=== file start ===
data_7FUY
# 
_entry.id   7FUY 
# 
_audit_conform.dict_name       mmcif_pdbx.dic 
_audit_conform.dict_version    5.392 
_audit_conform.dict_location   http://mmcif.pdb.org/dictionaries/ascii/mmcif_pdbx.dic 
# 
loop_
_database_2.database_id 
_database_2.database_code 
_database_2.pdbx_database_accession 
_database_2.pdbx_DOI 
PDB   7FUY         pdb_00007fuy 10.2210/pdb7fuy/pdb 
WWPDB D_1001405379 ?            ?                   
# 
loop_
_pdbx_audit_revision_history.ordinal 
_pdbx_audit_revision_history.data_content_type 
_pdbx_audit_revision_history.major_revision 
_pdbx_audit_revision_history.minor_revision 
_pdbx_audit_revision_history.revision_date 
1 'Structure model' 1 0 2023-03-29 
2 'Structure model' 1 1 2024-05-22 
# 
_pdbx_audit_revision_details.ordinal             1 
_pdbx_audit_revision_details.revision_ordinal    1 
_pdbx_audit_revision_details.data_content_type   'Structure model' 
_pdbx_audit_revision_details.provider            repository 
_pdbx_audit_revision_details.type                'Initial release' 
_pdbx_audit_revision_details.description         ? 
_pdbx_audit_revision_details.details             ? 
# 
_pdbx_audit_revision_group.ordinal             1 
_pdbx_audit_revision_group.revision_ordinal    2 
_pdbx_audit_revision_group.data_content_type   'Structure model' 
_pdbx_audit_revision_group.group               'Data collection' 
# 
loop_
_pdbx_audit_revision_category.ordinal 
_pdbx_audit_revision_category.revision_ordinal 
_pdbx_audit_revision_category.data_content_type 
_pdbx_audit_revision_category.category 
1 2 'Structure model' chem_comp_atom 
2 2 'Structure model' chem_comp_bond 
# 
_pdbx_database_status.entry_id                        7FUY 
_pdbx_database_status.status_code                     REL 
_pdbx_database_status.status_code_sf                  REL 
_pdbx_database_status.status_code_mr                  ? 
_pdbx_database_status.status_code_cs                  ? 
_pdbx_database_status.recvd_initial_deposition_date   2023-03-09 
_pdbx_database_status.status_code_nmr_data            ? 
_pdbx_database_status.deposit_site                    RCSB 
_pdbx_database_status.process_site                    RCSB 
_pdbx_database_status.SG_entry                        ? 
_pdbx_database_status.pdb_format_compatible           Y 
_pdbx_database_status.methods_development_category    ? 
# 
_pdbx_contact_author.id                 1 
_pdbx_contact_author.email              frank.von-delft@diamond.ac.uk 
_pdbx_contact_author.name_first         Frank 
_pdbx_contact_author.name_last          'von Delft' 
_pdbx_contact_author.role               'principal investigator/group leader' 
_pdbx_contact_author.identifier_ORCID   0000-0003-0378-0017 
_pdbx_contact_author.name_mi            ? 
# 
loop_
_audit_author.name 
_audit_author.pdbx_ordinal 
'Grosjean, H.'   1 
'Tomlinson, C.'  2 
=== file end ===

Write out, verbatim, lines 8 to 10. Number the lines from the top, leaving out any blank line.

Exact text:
# 
loop_
_database_2.database_id 